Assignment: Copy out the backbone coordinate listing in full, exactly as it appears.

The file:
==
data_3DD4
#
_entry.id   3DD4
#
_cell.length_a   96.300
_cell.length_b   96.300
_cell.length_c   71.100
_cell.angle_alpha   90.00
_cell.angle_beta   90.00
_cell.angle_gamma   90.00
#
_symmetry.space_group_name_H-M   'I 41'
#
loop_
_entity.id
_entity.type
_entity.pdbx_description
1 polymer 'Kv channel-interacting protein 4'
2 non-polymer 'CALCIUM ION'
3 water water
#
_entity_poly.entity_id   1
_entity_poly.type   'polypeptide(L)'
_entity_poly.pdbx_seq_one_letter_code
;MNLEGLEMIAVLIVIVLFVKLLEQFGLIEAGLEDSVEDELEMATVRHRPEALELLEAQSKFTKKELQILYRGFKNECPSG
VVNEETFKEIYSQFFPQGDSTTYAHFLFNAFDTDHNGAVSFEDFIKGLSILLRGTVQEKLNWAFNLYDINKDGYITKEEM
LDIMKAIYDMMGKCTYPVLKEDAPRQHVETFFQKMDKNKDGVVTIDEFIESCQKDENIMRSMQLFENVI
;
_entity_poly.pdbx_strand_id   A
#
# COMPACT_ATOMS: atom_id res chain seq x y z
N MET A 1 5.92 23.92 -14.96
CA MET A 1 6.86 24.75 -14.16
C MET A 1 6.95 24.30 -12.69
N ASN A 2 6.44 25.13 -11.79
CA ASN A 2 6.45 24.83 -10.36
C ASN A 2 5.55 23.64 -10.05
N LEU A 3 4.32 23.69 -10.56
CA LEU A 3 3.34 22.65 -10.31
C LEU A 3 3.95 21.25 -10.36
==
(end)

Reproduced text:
data_3DD4
#
_entry.id   3DD4
#
_cell.length_a   96.300
_cell.length_b   96.300
_cell.length_c   71.100
_cell.angle_alpha   90.00
_cell.angle_beta   90.00
_cell.angle_gamma   90.00
#
_symmetry.space_group_name_H-M   'I 41'
#
loop_
_entity.id
_entity.type
_entity.pdbx_description
1 polymer 'Kv channel-interacting protein 4'
2 non-polymer 'CALCIUM ION'
3 water water
#
_entity_poly.entity_id   1
_entity_poly.type   'polypeptide(L)'
_entity_poly.pdbx_seq_one_letter_code
;MNLEGLEMIAVLIVIVLFVKLLEQFGLIEAGLEDSVEDELEMATVRHRPEALELLEAQSKFTKKELQILYRGFKNECPSG
VVNEETFKEIYSQFFPQGDSTTYAHFLFNAFDTDHNGAVSFEDFIKGLSILLRGTVQEKLNWAFNLYDINKDGYITKEEM
LDIMKAIYDMMGKCTYPVLKEDAPRQHVETFFQKMDKNKDGVVTIDEFIESCQKDENIMRSMQLFENVI
;
_entity_poly.pdbx_strand_id   A
#
# COMPACT_ATOMS: atom_id res chain seq x y z
N MET A 1 5.92 23.92 -14.96
CA MET A 1 6.86 24.75 -14.16
C MET A 1 6.95 24.30 -12.69
N ASN A 2 6.44 25.13 -11.79
CA ASN A 2 6.45 24.83 -10.36
C ASN A 2 5.55 23.64 -10.05
N LEU A 3 4.32 23.69 -10.56
CA LEU A 3 3.34 22.65 -10.31
C LEU A 3 3.95 21.25 -10.36